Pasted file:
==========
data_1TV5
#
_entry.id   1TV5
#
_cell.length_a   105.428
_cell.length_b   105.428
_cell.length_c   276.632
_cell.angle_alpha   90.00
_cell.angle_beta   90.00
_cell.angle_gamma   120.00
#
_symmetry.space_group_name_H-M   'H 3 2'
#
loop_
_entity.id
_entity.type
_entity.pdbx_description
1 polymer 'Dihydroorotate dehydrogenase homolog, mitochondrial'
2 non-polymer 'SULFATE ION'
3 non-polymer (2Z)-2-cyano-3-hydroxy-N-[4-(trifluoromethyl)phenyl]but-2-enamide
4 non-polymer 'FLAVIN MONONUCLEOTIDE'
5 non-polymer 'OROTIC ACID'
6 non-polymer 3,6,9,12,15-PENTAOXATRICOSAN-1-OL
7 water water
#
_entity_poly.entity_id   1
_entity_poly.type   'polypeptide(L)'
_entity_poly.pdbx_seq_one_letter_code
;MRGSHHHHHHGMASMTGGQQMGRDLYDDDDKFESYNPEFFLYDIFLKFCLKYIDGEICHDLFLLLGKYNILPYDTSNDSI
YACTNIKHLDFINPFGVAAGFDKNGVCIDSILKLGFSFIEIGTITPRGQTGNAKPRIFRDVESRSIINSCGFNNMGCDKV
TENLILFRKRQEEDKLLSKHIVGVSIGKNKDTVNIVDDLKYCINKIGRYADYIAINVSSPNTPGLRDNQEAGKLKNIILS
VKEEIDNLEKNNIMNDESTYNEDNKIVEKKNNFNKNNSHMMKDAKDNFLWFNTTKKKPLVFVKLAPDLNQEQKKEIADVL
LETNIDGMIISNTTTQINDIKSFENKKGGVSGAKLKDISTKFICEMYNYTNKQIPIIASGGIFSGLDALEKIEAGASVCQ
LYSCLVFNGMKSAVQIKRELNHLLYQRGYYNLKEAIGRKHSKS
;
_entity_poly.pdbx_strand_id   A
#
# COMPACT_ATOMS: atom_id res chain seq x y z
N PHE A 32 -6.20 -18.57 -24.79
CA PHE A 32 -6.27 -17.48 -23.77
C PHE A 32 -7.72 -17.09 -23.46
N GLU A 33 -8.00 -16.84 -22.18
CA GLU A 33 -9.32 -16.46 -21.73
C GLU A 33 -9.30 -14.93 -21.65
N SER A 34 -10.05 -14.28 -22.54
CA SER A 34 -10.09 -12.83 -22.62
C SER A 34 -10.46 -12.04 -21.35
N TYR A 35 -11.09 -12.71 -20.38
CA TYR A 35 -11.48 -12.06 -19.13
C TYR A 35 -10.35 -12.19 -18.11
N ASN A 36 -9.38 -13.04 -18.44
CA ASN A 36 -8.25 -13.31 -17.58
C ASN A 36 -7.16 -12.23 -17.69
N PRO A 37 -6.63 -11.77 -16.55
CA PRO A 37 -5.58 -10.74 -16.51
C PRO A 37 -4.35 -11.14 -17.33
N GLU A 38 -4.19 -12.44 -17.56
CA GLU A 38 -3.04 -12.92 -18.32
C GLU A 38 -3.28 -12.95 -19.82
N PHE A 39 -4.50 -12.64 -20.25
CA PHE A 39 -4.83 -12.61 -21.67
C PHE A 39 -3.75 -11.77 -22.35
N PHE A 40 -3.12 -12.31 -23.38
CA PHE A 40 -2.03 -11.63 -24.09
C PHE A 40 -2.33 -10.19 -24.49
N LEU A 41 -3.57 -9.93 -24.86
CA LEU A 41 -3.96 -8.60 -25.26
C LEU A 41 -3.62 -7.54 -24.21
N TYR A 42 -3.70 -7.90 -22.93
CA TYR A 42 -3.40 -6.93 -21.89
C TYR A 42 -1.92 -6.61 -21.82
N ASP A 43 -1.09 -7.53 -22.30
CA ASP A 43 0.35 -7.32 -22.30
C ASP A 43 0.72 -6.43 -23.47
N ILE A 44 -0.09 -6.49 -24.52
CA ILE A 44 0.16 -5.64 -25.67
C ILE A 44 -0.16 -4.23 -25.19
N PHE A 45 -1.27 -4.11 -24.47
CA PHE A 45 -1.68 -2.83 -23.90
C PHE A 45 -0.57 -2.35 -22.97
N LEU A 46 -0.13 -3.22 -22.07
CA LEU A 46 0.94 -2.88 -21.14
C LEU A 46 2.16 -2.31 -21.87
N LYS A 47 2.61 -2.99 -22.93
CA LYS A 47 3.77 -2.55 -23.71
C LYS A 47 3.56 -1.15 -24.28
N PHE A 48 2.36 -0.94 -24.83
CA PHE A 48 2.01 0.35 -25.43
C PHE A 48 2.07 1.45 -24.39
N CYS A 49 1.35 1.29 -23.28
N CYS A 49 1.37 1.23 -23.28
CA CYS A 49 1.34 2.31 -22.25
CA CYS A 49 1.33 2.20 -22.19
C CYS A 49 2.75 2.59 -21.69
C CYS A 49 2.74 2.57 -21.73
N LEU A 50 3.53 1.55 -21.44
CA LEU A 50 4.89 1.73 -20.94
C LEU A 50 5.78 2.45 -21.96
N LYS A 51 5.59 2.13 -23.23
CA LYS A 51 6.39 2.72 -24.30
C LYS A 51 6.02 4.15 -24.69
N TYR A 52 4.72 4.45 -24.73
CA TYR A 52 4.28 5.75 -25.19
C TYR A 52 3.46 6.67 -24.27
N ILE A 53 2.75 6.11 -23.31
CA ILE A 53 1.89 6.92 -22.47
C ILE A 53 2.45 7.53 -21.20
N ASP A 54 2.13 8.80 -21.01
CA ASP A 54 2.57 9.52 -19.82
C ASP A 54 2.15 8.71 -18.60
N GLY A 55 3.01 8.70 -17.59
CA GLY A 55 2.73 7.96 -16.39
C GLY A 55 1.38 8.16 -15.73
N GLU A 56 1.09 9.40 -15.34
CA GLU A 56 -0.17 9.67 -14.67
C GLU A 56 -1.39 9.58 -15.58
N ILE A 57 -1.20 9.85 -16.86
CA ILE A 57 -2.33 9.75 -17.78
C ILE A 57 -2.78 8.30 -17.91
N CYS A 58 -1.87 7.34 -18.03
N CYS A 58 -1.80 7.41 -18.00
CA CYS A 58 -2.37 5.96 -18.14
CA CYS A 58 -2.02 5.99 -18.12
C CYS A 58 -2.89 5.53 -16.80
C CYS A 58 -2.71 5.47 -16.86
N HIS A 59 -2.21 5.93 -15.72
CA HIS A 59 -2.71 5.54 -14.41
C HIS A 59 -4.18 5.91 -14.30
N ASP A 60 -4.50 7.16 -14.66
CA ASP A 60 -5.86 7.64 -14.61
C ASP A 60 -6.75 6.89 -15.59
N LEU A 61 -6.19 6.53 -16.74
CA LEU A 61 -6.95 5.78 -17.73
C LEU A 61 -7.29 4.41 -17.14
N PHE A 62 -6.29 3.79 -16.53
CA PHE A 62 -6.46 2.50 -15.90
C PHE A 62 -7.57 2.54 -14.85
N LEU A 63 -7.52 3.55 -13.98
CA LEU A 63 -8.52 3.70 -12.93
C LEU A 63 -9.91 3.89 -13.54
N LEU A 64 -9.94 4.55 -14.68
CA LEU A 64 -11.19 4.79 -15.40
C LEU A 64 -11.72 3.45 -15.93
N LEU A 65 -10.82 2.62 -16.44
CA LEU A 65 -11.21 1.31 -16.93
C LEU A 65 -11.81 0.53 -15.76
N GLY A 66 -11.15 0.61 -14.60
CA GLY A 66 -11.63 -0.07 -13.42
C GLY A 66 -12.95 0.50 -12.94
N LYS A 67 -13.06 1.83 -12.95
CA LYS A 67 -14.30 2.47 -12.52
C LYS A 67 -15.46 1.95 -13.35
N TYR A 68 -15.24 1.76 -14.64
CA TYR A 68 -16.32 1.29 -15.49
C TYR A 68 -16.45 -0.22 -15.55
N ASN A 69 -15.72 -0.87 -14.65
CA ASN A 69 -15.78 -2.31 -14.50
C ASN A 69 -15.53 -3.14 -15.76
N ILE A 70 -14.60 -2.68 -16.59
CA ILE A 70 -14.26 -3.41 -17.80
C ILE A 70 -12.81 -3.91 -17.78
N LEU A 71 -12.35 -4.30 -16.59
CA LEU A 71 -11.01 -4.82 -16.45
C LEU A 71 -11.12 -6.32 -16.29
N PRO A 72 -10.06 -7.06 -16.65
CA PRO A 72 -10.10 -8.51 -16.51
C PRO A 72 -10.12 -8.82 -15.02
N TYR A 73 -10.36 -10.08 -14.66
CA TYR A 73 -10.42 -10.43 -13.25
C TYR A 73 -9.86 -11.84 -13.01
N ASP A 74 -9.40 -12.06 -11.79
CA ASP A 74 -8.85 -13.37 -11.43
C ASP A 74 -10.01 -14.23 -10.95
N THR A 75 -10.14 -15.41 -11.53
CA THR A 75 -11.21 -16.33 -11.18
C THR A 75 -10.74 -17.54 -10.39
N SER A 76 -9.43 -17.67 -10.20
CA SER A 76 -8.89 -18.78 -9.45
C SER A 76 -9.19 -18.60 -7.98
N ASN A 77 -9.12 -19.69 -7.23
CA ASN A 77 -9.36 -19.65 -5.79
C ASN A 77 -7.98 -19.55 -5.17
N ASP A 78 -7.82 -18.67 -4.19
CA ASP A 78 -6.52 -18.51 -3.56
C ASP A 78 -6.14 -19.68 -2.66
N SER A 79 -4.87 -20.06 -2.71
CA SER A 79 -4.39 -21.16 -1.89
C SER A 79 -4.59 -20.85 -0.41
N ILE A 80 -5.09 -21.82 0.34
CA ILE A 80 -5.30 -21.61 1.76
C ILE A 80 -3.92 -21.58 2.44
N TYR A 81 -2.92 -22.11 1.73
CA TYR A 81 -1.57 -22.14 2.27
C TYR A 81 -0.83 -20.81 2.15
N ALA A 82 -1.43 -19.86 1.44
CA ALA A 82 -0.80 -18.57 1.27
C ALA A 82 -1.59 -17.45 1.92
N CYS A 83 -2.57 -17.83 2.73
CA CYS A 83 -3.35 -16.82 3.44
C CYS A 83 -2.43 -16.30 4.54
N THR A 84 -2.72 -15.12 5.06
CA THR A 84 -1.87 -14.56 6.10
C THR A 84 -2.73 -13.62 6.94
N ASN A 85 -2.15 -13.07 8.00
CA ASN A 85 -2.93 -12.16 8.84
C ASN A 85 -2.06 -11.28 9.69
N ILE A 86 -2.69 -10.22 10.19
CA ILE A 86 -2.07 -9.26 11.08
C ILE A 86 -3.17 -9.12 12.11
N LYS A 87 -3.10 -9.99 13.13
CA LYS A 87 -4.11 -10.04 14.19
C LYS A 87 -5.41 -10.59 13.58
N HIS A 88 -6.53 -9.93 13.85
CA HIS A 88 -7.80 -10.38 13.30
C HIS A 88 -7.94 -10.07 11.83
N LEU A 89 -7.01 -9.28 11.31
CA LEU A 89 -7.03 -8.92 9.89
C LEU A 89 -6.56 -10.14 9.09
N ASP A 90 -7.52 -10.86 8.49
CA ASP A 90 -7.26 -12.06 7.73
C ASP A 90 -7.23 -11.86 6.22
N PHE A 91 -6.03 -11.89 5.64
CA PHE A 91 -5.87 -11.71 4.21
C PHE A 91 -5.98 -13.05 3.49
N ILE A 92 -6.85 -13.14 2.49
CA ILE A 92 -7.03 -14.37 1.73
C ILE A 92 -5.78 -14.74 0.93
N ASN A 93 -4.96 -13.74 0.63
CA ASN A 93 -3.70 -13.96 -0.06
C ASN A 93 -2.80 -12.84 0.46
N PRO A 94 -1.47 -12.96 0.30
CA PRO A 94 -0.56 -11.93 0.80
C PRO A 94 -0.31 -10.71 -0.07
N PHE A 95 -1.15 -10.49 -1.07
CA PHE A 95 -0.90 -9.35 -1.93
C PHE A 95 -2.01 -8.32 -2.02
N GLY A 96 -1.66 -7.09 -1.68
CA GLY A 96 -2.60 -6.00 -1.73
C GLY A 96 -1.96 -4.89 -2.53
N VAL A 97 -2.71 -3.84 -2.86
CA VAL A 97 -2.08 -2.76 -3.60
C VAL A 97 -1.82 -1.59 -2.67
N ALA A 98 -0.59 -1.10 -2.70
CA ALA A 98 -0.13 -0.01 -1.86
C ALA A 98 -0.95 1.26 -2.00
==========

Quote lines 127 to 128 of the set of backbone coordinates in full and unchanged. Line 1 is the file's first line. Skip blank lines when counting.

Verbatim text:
CA HIS A 59 -2.71 5.54 -14.41
C HIS A 59 -4.18 5.91 -14.30